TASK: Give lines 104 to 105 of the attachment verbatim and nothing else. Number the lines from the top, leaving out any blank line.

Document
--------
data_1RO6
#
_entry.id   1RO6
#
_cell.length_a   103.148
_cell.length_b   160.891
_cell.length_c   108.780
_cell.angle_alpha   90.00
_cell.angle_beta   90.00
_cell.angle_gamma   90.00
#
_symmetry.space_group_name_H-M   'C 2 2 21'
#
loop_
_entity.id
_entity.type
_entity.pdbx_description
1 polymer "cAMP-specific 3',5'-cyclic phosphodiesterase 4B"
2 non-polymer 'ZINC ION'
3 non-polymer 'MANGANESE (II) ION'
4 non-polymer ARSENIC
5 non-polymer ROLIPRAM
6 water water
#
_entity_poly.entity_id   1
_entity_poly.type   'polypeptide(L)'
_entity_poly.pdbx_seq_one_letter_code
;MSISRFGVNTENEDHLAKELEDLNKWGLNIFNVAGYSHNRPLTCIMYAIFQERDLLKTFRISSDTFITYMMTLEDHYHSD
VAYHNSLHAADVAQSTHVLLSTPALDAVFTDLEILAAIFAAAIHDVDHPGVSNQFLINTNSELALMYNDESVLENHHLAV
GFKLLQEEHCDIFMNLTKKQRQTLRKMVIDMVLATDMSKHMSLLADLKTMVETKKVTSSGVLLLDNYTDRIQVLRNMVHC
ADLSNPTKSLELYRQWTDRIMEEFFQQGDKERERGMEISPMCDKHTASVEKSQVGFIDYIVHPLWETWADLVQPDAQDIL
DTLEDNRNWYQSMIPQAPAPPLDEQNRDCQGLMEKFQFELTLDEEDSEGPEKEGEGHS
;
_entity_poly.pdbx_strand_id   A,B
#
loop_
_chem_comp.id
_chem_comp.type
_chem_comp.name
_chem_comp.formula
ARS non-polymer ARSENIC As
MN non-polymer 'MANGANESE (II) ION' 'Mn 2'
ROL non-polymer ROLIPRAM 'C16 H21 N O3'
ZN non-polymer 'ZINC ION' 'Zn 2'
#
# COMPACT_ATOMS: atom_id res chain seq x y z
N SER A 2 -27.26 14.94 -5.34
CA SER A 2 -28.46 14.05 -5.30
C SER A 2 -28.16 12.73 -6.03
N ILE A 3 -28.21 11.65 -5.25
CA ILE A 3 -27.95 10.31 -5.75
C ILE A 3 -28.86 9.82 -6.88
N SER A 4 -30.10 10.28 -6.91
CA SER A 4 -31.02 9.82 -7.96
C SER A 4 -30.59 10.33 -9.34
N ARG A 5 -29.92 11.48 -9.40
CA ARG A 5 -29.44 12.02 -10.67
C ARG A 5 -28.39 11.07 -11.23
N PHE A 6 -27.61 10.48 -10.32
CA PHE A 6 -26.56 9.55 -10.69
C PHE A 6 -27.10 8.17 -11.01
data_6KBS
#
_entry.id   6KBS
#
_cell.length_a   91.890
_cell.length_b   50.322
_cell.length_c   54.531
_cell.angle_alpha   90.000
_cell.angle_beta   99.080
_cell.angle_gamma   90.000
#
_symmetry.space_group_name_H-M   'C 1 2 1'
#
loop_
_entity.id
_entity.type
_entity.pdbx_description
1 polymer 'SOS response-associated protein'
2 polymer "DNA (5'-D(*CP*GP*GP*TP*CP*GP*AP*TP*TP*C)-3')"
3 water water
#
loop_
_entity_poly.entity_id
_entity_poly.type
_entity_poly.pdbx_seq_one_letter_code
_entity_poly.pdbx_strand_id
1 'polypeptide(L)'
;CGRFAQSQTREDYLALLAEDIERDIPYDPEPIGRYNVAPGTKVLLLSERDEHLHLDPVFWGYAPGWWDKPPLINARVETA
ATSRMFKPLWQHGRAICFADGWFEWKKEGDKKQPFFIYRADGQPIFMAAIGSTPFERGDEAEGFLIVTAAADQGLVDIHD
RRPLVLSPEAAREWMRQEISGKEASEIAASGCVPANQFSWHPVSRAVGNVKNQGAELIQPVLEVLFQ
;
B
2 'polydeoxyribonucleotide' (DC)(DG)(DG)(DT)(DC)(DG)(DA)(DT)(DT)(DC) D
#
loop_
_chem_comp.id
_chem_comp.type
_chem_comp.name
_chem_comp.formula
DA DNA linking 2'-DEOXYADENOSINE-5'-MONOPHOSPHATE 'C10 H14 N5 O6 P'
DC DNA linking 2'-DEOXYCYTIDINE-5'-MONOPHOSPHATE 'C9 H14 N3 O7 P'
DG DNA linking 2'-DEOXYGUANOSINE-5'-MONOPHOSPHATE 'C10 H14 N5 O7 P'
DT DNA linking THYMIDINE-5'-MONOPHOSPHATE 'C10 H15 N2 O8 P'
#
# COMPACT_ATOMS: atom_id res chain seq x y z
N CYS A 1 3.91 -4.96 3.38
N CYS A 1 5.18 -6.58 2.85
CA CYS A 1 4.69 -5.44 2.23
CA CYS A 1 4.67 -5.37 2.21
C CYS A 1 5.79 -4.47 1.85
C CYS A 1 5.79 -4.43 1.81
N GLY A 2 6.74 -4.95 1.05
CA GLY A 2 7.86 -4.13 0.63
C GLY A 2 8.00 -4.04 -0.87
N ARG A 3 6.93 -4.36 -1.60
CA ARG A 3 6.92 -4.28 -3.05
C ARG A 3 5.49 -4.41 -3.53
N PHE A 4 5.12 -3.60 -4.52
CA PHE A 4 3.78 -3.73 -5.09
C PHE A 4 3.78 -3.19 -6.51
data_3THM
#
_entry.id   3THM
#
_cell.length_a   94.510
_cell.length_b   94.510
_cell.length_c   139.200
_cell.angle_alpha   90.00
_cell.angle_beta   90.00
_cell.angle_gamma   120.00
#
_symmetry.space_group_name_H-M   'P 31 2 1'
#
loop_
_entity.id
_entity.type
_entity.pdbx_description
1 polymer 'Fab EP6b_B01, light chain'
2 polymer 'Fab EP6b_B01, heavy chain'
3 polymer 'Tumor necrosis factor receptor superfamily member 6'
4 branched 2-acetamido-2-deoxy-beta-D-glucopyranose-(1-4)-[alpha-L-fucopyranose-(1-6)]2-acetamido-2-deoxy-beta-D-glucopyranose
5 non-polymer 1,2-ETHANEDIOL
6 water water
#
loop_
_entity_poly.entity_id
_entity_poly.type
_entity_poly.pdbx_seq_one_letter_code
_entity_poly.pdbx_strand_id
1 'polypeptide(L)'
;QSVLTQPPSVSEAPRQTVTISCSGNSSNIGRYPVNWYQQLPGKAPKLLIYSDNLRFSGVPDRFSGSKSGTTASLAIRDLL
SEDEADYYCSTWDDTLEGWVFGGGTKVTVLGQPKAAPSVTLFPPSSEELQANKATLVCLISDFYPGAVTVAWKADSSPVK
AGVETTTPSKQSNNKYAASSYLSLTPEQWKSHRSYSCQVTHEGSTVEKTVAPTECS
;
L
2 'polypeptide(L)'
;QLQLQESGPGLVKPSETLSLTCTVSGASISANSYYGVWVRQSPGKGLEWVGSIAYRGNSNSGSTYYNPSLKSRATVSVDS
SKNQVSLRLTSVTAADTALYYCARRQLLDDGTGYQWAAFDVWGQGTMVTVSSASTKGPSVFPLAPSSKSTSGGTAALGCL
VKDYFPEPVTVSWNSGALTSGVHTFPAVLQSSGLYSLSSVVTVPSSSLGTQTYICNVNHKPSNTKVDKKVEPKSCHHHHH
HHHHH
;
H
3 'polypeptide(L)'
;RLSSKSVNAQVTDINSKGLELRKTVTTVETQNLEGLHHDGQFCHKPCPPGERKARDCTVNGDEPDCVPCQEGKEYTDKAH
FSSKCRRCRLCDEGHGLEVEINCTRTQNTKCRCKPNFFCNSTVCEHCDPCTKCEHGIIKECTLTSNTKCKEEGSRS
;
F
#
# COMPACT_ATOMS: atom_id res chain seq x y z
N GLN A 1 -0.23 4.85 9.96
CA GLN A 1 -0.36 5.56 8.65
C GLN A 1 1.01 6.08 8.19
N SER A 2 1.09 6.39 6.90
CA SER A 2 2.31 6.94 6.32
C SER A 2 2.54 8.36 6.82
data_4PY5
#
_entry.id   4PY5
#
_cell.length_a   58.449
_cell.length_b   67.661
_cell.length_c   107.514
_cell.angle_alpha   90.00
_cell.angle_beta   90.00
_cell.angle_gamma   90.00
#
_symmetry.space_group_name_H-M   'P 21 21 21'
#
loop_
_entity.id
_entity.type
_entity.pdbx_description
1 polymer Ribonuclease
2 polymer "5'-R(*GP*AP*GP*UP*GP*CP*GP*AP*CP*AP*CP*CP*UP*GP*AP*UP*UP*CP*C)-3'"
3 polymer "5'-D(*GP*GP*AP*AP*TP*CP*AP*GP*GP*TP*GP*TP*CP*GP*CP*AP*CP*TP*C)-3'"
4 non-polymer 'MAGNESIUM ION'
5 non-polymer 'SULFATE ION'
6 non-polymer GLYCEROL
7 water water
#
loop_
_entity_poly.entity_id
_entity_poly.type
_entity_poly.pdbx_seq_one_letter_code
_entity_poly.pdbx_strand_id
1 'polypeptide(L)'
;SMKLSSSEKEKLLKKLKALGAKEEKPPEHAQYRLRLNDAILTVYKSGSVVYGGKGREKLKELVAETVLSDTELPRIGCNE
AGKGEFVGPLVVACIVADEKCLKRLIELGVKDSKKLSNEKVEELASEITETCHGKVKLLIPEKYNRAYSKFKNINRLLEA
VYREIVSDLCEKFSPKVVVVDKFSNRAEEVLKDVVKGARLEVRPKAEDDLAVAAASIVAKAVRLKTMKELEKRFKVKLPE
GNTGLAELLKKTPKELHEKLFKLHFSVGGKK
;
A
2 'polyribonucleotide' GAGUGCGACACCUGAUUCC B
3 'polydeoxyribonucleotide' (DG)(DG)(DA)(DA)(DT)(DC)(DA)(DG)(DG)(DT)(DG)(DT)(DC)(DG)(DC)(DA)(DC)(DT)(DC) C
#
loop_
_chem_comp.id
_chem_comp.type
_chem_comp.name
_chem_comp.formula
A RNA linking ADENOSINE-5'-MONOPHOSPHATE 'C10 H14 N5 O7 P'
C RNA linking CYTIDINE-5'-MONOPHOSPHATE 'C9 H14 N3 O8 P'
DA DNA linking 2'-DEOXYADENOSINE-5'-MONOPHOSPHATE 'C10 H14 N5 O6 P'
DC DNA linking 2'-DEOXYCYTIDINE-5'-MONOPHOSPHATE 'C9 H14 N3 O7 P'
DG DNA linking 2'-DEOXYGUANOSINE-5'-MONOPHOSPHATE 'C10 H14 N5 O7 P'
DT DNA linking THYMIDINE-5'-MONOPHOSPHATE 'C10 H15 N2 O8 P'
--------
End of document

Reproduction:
DT DNA linking THYMIDINE-5'-MONOPHOSPHATE 'C10 H15 N2 O8 P'
#